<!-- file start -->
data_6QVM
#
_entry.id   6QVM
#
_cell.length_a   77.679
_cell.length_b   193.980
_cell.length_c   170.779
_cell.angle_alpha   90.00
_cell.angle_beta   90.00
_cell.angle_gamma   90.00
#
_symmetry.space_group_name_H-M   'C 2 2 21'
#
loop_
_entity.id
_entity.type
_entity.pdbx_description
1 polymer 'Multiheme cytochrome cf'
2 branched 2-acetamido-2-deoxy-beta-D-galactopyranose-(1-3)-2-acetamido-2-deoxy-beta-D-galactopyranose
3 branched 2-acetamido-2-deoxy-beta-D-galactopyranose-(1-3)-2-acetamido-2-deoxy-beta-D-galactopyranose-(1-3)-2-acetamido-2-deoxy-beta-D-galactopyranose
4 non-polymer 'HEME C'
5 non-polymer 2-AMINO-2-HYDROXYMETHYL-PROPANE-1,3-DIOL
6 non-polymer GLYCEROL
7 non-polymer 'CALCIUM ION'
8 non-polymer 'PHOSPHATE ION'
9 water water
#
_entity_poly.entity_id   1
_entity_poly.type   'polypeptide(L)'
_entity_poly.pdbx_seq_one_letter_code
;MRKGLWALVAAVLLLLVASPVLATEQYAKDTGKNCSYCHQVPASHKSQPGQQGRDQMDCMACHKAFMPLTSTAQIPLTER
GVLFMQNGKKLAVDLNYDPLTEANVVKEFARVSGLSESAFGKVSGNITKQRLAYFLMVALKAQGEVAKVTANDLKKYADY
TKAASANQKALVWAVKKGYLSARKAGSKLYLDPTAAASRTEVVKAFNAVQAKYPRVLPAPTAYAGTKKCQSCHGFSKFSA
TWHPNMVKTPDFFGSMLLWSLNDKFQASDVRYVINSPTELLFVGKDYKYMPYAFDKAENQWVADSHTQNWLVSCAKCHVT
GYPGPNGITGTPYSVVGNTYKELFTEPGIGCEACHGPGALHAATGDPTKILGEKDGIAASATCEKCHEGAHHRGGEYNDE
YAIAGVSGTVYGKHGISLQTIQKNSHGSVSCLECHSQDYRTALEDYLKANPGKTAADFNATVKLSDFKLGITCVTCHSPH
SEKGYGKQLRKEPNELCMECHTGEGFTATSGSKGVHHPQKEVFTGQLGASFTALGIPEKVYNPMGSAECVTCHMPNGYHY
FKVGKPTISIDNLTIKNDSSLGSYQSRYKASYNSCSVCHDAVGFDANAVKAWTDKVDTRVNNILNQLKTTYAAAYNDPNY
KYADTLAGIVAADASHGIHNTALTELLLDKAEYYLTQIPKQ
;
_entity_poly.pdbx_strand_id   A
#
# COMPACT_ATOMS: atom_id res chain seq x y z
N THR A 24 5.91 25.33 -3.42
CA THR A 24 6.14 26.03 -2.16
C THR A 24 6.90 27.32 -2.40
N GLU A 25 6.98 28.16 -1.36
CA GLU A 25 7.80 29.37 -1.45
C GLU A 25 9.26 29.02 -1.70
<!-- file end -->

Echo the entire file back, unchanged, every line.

data_6QVM
#
_entry.id   6QVM
#
_cell.length_a   77.679
_cell.length_b   193.980
_cell.length_c   170.779
_cell.angle_alpha   90.00
_cell.angle_beta   90.00
_cell.angle_gamma   90.00
#
_symmetry.space_group_name_H-M   'C 2 2 21'
#
loop_
_entity.id
_entity.type
_entity.pdbx_description
1 polymer 'Multiheme cytochrome cf'
2 branched 2-acetamido-2-deoxy-beta-D-galactopyranose-(1-3)-2-acetamido-2-deoxy-beta-D-galactopyranose
3 branched 2-acetamido-2-deoxy-beta-D-galactopyranose-(1-3)-2-acetamido-2-deoxy-beta-D-galactopyranose-(1-3)-2-acetamido-2-deoxy-beta-D-galactopyranose
4 non-polymer 'HEME C'
5 non-polymer 2-AMINO-2-HYDROXYMETHYL-PROPANE-1,3-DIOL
6 non-polymer GLYCEROL
7 non-polymer 'CALCIUM ION'
8 non-polymer 'PHOSPHATE ION'
9 water water
#
_entity_poly.entity_id   1
_entity_poly.type   'polypeptide(L)'
_entity_poly.pdbx_seq_one_letter_code
;MRKGLWALVAAVLLLLVASPVLATEQYAKDTGKNCSYCHQVPASHKSQPGQQGRDQMDCMACHKAFMPLTSTAQIPLTER
GVLFMQNGKKLAVDLNYDPLTEANVVKEFARVSGLSESAFGKVSGNITKQRLAYFLMVALKAQGEVAKVTANDLKKYADY
TKAASANQKALVWAVKKGYLSARKAGSKLYLDPTAAASRTEVVKAFNAVQAKYPRVLPAPTAYAGTKKCQSCHGFSKFSA
TWHPNMVKTPDFFGSMLLWSLNDKFQASDVRYVINSPTELLFVGKDYKYMPYAFDKAENQWVADSHTQNWLVSCAKCHVT
GYPGPNGITGTPYSVVGNTYKELFTEPGIGCEACHGPGALHAATGDPTKILGEKDGIAASATCEKCHEGAHHRGGEYNDE
YAIAGVSGTVYGKHGISLQTIQKNSHGSVSCLECHSQDYRTALEDYLKANPGKTAADFNATVKLSDFKLGITCVTCHSPH
SEKGYGKQLRKEPNELCMECHTGEGFTATSGSKGVHHPQKEVFTGQLGASFTALGIPEKVYNPMGSAECVTCHMPNGYHY
FKVGKPTISIDNLTIKNDSSLGSYQSRYKASYNSCSVCHDAVGFDANAVKAWTDKVDTRVNNILNQLKTTYAAAYNDPNY
KYADTLAGIVAADASHGIHNTALTELLLDKAEYYLTQIPKQ
;
_entity_poly.pdbx_strand_id   A
#
# COMPACT_ATOMS: atom_id res chain seq x y z
N THR A 24 5.91 25.33 -3.42
CA THR A 24 6.14 26.03 -2.16
C THR A 24 6.90 27.32 -2.40
N GLU A 25 6.98 28.16 -1.36
CA GLU A 25 7.80 29.37 -1.45
C GLU A 25 9.26 29.02 -1.70